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2005 Buffalo Nickel Value Guides (Errors, “D” and “S” Mint Mark)

2005 Buffalo Nickel Value Guides (Errors, “D” and “S” Mint Mark)

The Westward Journey nickel series was a program that included commemorative coins minted in 2004 and 2005. The goal was to honor the 200th anniversary of the first expedition after the Louisiana Purchase (1804 to 1806) with two Jefferson nickel types made with two different reverse designs.

Both variations, the one with Ocean in view and the other with American bison (buffalo), were made after Jamie Franki’s idea. These coins also have a different obverse designed by Joe Fitzgerald, including Thomas Jefferson’s image and the stylized word Liberty. The 2005 Buffalo nickel value depends on the coin preservation level and possible errors.

2005 Buffalo nickel value

Condition 2005 P Bison 2005 D Bison 2005 S Bison
Mint state 60 $0.39 $0.39 /
Mint state 65 $1.43 $1.43 /
Proof 65 / / $10

*by USA Coin Book

 

History of the 2005 Buffalo Nickel

The 2005 Jefferson nickel is unique in many ways. It includes the new President’s image on the obverse and the two reverse variations, including:

  • The one representing the return of a beloved American Buffalo nickel
  • The one showing an Ocean in View symbolizes the famous expedition across Louisiana from 1804 to 1805

That was the first time the US Mint made any change to the President’s profile. The idea was to honor the 200th anniversary of the Lewis and Clark Expedition that way.

2005 Buffalo nickel

Location Year Minted
Philadelphia 2005 P Bison 448,320,000
Denver 2005 D Bison 487,680,000
San Francisco 2005 S Bison 3,344,679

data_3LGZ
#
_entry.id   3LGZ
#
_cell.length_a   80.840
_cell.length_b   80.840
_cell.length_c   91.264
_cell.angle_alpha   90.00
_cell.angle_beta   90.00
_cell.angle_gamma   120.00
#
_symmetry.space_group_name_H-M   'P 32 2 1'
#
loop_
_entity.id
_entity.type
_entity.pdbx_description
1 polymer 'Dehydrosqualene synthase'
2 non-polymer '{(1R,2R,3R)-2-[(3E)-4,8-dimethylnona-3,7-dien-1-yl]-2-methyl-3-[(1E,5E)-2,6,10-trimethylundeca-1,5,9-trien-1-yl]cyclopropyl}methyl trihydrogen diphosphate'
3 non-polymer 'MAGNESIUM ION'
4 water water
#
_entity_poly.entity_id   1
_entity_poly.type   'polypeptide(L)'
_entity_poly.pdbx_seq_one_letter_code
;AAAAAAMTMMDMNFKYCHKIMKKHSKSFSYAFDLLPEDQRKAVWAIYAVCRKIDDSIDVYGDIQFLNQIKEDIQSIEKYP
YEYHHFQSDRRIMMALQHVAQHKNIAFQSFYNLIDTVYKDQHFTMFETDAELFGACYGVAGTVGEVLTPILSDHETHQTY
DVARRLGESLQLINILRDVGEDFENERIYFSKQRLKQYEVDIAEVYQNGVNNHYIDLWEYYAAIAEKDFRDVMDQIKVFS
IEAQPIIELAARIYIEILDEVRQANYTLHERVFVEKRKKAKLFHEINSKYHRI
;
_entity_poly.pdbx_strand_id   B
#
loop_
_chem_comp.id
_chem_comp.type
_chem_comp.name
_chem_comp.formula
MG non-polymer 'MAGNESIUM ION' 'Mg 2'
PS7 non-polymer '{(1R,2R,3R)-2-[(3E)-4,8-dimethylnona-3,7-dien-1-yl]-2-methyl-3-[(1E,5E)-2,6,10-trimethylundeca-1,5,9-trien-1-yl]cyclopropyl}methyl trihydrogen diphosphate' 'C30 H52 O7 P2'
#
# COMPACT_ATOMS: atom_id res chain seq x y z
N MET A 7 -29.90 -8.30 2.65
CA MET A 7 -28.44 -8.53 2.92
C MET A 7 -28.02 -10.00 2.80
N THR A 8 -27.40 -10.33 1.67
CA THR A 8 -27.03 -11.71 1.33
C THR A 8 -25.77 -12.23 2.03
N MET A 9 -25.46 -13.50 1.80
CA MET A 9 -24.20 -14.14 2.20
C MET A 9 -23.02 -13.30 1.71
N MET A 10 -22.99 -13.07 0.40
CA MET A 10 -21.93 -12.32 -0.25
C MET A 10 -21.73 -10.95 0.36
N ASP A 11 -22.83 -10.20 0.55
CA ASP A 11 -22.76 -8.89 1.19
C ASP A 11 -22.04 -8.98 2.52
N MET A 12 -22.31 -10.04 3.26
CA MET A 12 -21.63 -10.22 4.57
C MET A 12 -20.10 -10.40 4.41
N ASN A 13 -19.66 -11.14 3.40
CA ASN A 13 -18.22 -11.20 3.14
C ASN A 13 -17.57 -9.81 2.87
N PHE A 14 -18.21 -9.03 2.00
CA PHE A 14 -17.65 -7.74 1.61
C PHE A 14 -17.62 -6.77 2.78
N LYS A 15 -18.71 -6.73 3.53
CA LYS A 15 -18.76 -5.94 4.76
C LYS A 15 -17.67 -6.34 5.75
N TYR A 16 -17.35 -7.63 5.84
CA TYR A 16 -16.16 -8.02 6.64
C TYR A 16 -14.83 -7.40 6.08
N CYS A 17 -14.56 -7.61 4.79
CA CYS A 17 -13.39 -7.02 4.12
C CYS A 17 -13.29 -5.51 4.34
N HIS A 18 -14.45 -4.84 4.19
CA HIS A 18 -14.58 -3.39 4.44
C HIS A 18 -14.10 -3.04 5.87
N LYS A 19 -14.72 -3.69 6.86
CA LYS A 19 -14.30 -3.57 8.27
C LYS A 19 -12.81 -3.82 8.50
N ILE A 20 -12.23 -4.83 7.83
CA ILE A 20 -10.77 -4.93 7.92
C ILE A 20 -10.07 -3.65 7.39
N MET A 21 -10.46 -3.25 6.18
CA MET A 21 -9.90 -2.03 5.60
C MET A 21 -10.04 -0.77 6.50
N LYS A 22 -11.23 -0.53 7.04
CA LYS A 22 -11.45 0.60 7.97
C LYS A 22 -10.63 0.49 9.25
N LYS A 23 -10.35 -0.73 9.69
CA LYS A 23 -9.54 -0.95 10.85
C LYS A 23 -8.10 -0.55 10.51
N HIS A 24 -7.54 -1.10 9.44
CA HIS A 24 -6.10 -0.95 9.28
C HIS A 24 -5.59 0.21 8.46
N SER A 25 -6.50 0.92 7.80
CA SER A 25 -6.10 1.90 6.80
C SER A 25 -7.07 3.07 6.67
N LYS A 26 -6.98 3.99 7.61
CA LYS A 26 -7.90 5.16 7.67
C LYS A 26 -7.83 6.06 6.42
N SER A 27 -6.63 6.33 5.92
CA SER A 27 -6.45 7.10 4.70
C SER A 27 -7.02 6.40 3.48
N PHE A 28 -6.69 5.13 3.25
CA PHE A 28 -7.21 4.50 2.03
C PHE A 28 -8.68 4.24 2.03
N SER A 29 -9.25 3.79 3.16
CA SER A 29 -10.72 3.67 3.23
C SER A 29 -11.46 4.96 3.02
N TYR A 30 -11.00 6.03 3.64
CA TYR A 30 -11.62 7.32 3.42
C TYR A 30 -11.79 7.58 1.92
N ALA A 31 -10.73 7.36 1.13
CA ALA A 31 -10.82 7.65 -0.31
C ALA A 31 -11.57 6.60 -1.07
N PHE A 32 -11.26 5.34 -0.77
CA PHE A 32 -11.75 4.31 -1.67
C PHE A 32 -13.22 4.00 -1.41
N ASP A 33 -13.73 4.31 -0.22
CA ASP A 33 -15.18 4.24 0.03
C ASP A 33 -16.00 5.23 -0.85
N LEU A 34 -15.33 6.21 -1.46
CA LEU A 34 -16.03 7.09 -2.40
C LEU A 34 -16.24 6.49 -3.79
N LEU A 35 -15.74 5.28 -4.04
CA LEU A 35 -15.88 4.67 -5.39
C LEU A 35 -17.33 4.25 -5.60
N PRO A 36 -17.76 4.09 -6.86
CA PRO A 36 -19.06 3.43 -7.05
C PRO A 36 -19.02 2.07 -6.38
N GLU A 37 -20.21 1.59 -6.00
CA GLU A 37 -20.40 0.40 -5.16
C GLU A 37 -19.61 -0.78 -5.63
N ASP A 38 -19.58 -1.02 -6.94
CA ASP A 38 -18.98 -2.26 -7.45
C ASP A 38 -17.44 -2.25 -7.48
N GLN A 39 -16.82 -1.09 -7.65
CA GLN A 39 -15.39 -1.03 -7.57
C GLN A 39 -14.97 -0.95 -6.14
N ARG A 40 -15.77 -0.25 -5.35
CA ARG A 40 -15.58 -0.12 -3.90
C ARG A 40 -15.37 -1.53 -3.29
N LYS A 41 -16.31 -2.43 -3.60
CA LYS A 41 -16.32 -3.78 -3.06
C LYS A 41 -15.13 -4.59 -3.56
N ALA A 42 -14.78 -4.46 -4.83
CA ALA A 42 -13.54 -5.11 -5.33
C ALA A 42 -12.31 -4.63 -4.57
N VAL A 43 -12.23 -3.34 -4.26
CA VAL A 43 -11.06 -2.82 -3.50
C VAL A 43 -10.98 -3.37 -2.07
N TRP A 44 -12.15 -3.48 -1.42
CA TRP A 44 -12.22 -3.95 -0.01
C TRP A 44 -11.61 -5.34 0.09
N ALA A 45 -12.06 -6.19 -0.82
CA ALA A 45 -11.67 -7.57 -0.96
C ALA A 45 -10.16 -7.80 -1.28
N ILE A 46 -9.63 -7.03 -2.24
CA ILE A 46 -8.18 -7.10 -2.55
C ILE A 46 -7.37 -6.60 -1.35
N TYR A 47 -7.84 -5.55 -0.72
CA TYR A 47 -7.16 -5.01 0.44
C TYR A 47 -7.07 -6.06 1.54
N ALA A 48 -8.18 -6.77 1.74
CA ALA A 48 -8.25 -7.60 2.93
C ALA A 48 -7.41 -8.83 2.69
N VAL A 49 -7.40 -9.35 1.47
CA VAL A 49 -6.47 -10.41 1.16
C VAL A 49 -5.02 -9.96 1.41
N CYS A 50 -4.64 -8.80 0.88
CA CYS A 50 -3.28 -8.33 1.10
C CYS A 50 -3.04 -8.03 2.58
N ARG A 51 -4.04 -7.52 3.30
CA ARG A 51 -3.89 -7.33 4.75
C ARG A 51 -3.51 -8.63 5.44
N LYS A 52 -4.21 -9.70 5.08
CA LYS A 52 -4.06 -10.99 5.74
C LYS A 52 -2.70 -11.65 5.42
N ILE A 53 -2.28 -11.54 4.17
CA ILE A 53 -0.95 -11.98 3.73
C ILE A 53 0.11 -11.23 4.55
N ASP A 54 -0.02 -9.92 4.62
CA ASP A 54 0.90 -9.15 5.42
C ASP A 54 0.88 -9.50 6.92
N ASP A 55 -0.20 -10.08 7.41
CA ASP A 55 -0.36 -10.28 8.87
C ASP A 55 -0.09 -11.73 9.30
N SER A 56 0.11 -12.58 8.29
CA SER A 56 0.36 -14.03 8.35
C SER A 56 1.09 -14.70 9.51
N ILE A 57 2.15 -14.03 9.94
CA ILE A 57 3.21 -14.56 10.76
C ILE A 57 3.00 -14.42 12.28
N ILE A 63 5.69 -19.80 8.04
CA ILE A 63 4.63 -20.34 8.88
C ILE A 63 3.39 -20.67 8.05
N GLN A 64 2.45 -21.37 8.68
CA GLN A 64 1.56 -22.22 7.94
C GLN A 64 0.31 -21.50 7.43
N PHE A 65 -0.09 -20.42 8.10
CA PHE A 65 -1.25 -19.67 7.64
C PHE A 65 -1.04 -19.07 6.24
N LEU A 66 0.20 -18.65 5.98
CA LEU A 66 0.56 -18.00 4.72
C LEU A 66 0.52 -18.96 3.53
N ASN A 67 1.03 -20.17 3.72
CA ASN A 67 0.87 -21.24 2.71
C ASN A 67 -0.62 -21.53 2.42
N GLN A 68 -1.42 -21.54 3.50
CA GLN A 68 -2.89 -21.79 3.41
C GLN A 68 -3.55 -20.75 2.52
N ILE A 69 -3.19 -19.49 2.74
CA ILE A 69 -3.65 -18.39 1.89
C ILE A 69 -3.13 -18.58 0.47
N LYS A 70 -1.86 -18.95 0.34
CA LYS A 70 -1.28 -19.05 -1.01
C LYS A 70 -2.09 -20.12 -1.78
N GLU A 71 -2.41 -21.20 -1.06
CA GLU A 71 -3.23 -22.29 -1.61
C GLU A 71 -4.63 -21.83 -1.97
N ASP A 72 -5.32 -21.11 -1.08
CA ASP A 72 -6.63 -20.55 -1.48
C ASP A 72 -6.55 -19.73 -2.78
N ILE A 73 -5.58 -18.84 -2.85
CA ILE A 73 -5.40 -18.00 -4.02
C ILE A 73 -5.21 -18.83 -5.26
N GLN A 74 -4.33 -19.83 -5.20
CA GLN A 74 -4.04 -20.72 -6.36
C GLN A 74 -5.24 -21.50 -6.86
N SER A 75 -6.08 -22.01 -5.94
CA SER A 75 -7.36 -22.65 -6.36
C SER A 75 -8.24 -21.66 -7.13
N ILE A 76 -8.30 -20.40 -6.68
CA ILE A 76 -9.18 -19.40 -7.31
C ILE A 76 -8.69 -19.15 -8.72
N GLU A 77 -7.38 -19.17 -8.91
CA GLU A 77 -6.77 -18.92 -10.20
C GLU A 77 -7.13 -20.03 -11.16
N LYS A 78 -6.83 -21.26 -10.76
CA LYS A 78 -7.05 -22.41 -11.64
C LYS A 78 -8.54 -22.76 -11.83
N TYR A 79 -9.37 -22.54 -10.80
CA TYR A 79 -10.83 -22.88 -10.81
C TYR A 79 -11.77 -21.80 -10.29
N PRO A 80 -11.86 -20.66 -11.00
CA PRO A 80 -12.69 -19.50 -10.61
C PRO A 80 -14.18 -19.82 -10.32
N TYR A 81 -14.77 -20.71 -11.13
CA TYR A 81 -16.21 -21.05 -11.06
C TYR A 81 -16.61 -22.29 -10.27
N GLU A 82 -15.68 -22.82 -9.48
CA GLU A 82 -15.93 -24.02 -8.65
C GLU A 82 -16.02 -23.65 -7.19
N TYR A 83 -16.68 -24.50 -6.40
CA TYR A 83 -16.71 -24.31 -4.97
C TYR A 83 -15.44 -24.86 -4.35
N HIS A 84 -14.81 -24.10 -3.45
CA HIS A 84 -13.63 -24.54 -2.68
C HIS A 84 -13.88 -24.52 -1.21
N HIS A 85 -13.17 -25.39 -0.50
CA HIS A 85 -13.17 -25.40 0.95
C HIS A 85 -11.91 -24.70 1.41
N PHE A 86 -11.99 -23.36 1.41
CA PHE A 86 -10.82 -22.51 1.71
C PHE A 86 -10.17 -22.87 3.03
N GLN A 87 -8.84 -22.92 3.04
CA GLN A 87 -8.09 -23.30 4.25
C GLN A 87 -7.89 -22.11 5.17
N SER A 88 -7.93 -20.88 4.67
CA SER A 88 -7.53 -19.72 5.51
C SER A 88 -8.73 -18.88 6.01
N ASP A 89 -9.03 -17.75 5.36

Total / 939,344,679

The commission had the difficult task of selecting the three unique images for this coin type among the 144 designs proposed. However, this design lasted only that particular year, and the Monticello took its place on the nickel’s reverse again the following year.

Artist Joe Fitzgerald designed Jefferson’s image and the impressively handwritten word LIBERTY on the obverse. He also created the inscription OCEAN IN VIEW! O! THE JOY! for the second coin’s reverse variety.

He took these words from William Clark’s journal, where he described his reaction to the Pacific Ocean coast after a long journey from St. Louis.

Artist Jamie Franki came up with the GRAZING BUFFALO reverse design, symbolizing American Indians and wildlife Lewis and Clark met during their expedition.

The US Mint sculptors and engravers Donna Weaver, Don Everhart, and Norman Nemeth got the honor to create these beautiful coins. Even though the 2005 Buffalo nickel lasted only one year, it is still one of the most collectible modern American coins.

 

Features of the 2005 Buffalo Nickel

As you probably know, the US Mint produced five-cent with an Indian on the obverse and American buffalo on the reverse from 1913 to 1938.

The new nickel with Thomas Jefferson on the obverse and his home Monticello on the reverse appeared in 1939 and stayed unchanged by 2005. That year, two talented designers, Jamie Franki and Joe Fitzgerald, created a new temporary coin with Jefferson’s image on the obverse and the American buffalo on the reverse.

The obverse of the 2005 Buffalo nickel

The 2005 Buffalo nickel has a magnified Jefferson’s image facing right. Joe Fitzgerald wanted to show him from a different perspective and did an excellent job with this coin.

The inscription IN GOD WE TRUST and the date 2005 were struck along the right coin rim. Curiosity about this piece is the word LIBERTY written based on the President’s handwriting. The used cursive calligraphy style is a rarity in American coinage.

The reverse of the 2005 Buffalo nickel

The reverse of the 2005 Buffalo nickel

Once Jamie Franki got this demanding job, he created the reverse with an American bison based on an old, highly popular Buffalo nickel struck in the US Mint by 1938. This way, the new design combined the beauty of two of America’s favorite coins.